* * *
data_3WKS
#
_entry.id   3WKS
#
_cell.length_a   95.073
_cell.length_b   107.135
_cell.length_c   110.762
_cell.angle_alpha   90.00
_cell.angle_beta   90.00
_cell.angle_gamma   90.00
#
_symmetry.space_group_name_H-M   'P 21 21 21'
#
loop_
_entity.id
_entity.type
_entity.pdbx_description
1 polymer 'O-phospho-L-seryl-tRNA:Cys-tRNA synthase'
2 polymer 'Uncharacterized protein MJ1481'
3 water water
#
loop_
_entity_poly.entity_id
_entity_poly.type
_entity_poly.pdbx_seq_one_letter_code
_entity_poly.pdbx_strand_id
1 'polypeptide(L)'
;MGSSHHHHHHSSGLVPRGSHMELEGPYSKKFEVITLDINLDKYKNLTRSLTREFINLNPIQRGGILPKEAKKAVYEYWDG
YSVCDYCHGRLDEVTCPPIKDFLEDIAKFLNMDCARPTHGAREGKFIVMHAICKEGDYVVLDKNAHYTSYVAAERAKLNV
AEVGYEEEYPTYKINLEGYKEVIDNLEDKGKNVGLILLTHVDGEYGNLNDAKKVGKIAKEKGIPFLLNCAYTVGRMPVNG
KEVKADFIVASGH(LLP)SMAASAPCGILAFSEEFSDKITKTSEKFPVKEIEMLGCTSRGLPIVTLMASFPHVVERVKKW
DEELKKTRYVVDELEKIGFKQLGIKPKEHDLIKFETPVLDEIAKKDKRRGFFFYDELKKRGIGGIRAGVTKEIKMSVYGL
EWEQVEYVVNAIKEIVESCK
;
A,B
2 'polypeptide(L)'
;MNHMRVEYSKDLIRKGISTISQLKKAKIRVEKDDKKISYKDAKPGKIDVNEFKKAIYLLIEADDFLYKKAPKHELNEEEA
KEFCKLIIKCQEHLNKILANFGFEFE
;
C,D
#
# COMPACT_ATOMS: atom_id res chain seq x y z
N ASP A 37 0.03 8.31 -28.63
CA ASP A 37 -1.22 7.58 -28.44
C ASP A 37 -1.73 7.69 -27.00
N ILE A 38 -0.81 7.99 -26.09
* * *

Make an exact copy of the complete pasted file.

data_3WKS
#
_entry.id   3WKS
#
_cell.length_a   95.073
_cell.length_b   107.135
_cell.length_c   110.762
_cell.angle_alpha   90.00
_cell.angle_beta   90.00
_cell.angle_gamma   90.00
#
_symmetry.space_group_name_H-M   'P 21 21 21'
#
loop_
_entity.id
_entity.type
_entity.pdbx_description
1 polymer 'O-phospho-L-seryl-tRNA:Cys-tRNA synthase'
2 polymer 'Uncharacterized protein MJ1481'
3 water water
#
loop_
_entity_poly.entity_id
_entity_poly.type
_entity_poly.pdbx_seq_one_letter_code
_entity_poly.pdbx_strand_id
1 'polypeptide(L)'
;MGSSHHHHHHSSGLVPRGSHMELEGPYSKKFEVITLDINLDKYKNLTRSLTREFINLNPIQRGGILPKEAKKAVYEYWDG
YSVCDYCHGRLDEVTCPPIKDFLEDIAKFLNMDCARPTHGAREGKFIVMHAICKEGDYVVLDKNAHYTSYVAAERAKLNV
AEVGYEEEYPTYKINLEGYKEVIDNLEDKGKNVGLILLTHVDGEYGNLNDAKKVGKIAKEKGIPFLLNCAYTVGRMPVNG
KEVKADFIVASGH(LLP)SMAASAPCGILAFSEEFSDKITKTSEKFPVKEIEMLGCTSRGLPIVTLMASFPHVVERVKKW
DEELKKTRYVVDELEKIGFKQLGIKPKEHDLIKFETPVLDEIAKKDKRRGFFFYDELKKRGIGGIRAGVTKEIKMSVYGL
EWEQVEYVVNAIKEIVESCK
;
A,B
2 'polypeptide(L)'
;MNHMRVEYSKDLIRKGISTISQLKKAKIRVEKDDKKISYKDAKPGKIDVNEFKKAIYLLIEADDFLYKKAPKHELNEEEA
KEFCKLIIKCQEHLNKILANFGFEFE
;
C,D
#
# COMPACT_ATOMS: atom_id res chain seq x y z
N ASP A 37 0.03 8.31 -28.63
CA ASP A 37 -1.22 7.58 -28.44
C ASP A 37 -1.73 7.69 -27.00
N ILE A 38 -0.81 7.99 -26.09